What would you do Wednesday is something we do each week at the other Nation Network sites that I figured I would bring to Blue Jays Nation.
I’ll ask a question and everybody suggest what they would do if they were in a position of control
in order to diminish the reality that we have no agency in the happenings of this team we invest a tremendous amount of passion and energy into.
This week’s question is about Joe Biagini. He’s one of the more (only???) polarizing topics this year at spring training. I think that the roster is largely set save for, like, which veteran reliever is going to crack the team and which middle infielder is going to fill in for the injured Troy Tulowitzki.
It isn’t outright said anywhere, but general wisdom suggests that the front office likes the idea of Joe Biagini as starter while John Gibbons wants him as a weapon out of the bullpen. Last year, Gibby said he envisions Biagini as a dominant reliever and Ross Atkins said he likes him in a hybrid scenario.
Ultimately, in 2017, Atkins’ vision for Biagini came into fruition. He started the year in the ‘pen, but then when the rotation imploded and Aaron Sanchez, J.A. Happ, and Francisco Liriano all got injured within like a two-week span, Biagini was thrusted into the rotation. He had a good start, then struggled, then got put back in the ‘pen. In August, he was sent to Triple-A Buffalo to stretch out as a starter and came back up to ride out September in the rotation.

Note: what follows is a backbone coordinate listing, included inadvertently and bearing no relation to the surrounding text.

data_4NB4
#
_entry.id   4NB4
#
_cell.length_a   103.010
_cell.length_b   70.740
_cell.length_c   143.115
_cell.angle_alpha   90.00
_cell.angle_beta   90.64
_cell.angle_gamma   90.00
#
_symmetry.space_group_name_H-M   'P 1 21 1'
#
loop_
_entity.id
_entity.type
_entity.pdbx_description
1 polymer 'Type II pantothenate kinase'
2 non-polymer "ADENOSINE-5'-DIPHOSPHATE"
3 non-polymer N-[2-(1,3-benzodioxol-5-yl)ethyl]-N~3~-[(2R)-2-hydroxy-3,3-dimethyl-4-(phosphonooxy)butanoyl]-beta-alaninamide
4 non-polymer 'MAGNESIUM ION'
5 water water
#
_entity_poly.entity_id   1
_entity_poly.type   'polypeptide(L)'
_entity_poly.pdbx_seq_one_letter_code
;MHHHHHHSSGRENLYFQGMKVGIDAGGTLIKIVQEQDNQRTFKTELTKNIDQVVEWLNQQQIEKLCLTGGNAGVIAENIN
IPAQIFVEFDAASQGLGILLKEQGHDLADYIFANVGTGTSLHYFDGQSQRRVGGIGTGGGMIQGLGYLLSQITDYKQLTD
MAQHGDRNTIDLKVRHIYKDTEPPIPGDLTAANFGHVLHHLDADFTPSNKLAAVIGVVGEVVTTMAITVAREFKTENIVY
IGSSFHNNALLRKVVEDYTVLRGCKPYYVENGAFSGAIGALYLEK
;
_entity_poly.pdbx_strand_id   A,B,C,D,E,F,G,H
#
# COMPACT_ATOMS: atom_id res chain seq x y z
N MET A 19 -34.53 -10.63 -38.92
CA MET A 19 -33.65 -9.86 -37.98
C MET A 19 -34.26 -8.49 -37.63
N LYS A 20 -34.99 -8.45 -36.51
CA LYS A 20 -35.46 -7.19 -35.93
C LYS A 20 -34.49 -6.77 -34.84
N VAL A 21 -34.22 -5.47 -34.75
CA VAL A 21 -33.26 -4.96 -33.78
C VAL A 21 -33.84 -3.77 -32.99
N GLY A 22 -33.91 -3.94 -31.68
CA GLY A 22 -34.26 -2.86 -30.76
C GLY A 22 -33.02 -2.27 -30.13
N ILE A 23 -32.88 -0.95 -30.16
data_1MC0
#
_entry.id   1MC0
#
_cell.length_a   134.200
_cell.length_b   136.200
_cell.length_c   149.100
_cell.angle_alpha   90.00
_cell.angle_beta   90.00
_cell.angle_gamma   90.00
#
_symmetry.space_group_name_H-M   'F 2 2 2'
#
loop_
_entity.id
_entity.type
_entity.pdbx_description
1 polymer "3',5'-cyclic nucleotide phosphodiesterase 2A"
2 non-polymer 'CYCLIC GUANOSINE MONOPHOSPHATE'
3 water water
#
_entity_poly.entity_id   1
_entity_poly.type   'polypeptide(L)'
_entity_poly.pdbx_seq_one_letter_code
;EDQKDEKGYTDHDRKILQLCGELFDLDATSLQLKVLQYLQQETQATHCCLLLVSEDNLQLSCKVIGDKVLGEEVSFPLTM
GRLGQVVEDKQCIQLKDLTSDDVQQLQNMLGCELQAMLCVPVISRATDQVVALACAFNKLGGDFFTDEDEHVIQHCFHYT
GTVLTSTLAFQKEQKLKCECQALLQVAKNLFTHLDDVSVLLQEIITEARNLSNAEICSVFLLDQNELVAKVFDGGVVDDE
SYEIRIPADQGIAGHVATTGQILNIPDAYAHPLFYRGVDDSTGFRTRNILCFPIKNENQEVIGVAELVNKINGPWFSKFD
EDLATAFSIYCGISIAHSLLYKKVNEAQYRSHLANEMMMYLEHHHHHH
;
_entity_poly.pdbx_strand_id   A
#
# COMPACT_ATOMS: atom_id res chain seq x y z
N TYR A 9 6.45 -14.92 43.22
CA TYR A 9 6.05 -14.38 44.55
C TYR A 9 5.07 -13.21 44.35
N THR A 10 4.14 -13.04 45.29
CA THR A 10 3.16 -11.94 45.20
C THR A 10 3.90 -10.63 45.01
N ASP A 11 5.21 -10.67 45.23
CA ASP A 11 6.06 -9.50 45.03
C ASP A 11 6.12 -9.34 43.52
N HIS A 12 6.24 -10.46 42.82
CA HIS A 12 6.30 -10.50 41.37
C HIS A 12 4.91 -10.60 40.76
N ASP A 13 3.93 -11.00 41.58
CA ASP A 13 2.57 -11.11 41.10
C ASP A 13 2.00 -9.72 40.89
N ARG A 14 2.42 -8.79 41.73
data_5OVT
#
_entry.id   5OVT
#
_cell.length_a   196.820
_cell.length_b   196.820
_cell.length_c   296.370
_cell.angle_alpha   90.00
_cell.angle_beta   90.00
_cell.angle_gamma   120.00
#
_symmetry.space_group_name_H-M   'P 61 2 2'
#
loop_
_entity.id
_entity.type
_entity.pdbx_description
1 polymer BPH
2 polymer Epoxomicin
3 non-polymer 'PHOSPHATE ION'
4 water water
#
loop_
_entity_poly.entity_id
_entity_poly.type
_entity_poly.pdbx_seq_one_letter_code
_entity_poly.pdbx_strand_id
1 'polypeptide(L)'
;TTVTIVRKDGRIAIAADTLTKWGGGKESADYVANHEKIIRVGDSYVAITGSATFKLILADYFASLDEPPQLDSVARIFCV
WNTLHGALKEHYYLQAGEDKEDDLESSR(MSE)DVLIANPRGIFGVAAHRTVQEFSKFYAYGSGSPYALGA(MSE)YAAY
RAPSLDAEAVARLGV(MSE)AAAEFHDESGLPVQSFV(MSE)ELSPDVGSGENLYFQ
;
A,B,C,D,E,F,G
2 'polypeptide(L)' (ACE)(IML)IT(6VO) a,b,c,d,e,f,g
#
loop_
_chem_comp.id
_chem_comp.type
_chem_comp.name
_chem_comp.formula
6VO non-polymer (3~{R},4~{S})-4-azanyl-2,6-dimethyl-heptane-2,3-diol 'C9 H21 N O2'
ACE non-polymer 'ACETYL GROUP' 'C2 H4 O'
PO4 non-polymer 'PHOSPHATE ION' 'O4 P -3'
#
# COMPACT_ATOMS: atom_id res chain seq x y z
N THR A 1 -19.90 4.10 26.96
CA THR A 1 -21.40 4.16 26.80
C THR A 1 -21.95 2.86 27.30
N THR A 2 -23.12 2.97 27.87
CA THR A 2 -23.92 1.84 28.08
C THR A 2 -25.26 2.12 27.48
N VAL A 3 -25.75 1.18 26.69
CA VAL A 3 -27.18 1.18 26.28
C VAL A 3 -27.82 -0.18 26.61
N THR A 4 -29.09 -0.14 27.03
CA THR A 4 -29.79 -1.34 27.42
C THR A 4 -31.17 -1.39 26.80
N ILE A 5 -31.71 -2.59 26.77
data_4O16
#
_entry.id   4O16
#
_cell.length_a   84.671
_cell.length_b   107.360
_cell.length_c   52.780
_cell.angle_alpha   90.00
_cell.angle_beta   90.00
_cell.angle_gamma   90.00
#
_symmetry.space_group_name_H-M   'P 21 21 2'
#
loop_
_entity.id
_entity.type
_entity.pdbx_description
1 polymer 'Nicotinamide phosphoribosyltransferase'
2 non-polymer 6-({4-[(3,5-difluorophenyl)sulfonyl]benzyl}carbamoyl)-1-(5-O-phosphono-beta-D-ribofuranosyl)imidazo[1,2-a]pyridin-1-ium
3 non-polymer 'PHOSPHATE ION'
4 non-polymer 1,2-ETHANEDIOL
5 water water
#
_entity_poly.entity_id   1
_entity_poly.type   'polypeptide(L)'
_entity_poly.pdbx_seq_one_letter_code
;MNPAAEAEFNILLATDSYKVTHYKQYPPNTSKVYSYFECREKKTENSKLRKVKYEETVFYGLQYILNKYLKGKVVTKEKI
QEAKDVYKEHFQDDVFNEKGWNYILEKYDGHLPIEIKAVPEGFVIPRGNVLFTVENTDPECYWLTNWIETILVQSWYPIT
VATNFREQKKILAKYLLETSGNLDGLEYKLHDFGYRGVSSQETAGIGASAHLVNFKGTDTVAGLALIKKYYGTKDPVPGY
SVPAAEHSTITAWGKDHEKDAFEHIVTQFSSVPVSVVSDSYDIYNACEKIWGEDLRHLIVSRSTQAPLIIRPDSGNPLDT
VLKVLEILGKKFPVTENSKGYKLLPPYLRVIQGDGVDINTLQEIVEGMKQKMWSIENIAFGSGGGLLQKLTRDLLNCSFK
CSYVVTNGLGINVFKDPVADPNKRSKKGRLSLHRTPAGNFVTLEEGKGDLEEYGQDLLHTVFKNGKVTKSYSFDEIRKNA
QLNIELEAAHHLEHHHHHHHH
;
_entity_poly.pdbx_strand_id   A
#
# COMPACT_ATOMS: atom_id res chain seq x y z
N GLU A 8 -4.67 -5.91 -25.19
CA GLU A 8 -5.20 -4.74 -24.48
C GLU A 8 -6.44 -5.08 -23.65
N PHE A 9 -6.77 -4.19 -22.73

Here are his numbers as a starter and as a reliever in his two seasons in the Major Leagues:
This year, Biagini rolled into spring in noticeably better shape and with a change in his delivery and an objective to work quicker and with better rhythm. His time in the rotation was a rollercoaster last year, but maybe there’s reason to believe he can be better this year.
So, what would you do? Put Biagini in the bullpen where, as we saw in 2016, he can be really good? Or stretch him out as a starter as both insurance for this year and beyond?
There’s certainly an argument for each side.
If you put Biagini in the ‘pen, you have a weapon who can toss two innings and make the path from the starter to Roberto Osuna much shorter. While Danny Barnes and Ryan Tepera were quite good last year, relievers are extremely volatile and there’s no guarantee they’ll be as effective this year.
If you start him in Triple-A Buffalo, you have insurance for Aaron Sanchez and his terrifying blister, Marcus Stroman and his shoulder issue, and Jaime Garcia who, for all we know, could be a pumpkin. Beyond that, the Jays only have Sanchez, Stroman, and Garcia as big league starters signed into next season, so the team does need more options for the 2019 rotation. While you would be taking away an asset from this year’s bullpen, you’d also be developing an asset for the rotation of the future.